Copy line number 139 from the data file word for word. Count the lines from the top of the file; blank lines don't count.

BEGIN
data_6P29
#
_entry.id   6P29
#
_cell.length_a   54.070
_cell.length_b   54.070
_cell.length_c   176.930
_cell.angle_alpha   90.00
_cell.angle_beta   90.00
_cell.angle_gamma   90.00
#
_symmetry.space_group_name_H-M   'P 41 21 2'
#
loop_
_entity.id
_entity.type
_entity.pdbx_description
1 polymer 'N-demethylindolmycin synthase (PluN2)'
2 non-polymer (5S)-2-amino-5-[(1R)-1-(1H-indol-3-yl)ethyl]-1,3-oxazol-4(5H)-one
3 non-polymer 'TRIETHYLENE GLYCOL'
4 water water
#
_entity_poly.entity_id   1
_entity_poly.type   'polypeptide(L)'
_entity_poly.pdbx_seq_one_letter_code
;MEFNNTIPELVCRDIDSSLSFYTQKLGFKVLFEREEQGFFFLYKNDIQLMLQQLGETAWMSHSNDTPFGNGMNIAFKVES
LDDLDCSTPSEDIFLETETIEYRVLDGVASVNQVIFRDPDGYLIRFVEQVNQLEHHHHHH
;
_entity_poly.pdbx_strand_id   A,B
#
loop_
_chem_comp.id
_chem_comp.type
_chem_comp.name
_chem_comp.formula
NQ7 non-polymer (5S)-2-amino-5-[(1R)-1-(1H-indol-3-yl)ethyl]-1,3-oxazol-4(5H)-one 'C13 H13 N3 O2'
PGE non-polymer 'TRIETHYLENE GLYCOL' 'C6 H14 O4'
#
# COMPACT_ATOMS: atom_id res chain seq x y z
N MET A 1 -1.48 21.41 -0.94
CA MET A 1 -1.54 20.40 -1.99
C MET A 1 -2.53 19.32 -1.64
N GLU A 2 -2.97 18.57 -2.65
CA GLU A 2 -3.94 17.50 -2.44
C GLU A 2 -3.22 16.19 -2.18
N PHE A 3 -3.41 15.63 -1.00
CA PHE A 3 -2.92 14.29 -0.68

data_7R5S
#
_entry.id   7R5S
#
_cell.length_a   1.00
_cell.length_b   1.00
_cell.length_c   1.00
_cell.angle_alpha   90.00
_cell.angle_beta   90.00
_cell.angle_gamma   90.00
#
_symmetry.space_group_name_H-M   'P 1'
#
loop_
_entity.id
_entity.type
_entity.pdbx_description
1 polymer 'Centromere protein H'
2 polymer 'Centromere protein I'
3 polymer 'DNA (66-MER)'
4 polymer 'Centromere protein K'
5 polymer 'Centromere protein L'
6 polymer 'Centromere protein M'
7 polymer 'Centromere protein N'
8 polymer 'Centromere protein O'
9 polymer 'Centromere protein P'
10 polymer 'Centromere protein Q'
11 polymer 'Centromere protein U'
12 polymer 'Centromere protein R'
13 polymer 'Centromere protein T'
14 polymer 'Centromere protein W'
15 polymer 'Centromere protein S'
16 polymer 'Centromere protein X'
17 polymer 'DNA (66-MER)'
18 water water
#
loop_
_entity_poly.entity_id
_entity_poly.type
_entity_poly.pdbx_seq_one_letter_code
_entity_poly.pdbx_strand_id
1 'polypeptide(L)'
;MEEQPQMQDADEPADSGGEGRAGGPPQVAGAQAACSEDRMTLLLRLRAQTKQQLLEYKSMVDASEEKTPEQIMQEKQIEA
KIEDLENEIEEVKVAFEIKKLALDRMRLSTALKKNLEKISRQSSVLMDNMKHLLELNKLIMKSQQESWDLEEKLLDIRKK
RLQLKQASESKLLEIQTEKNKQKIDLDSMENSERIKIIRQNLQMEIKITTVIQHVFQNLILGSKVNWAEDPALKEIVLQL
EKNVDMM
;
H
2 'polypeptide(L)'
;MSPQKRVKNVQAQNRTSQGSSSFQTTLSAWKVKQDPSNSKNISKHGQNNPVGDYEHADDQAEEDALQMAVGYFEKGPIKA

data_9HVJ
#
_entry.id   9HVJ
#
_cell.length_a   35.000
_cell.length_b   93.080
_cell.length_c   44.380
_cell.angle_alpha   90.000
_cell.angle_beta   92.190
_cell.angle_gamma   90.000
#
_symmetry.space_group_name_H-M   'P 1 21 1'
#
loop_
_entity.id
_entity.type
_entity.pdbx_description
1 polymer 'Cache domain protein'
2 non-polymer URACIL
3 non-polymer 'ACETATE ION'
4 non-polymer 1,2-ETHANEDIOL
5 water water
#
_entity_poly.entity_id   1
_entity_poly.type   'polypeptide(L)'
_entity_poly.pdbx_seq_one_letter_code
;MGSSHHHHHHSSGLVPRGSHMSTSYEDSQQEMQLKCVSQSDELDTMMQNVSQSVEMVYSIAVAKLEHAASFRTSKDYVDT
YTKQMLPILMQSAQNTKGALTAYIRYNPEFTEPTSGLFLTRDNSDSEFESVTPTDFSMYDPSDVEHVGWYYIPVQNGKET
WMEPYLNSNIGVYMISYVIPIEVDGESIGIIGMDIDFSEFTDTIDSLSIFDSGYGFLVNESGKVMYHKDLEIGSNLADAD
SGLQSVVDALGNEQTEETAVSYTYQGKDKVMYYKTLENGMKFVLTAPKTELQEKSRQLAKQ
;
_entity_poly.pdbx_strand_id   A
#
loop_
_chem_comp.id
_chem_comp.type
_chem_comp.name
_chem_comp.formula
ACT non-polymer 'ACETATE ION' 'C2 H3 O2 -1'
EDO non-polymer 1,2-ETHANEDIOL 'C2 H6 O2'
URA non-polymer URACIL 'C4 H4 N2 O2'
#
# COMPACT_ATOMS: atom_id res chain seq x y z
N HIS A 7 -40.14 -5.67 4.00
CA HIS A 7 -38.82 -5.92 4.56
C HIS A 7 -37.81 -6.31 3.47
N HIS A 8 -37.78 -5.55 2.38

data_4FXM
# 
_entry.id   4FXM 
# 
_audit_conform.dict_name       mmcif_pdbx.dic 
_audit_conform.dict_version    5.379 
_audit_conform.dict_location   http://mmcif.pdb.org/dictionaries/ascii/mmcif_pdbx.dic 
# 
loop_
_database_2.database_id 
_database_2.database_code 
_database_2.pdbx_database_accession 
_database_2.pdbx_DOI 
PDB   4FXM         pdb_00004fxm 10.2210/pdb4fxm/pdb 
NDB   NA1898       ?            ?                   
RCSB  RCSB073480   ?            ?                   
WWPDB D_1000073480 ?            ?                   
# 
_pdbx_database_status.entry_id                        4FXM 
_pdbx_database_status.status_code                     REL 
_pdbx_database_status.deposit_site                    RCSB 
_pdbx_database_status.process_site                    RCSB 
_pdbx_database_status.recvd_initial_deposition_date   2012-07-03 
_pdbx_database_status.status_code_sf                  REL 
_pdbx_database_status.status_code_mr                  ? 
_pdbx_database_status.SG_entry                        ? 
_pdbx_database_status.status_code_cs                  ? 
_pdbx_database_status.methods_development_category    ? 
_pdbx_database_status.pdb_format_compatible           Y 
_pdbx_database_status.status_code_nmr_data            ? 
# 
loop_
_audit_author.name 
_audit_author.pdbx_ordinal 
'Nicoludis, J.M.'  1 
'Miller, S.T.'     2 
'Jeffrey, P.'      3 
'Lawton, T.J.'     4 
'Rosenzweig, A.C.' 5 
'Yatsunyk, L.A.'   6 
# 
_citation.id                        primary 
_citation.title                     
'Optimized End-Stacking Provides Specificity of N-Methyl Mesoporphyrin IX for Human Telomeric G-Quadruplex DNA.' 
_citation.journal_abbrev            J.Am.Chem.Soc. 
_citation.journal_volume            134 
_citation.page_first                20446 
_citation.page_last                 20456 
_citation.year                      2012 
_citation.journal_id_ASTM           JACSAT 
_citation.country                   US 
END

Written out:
#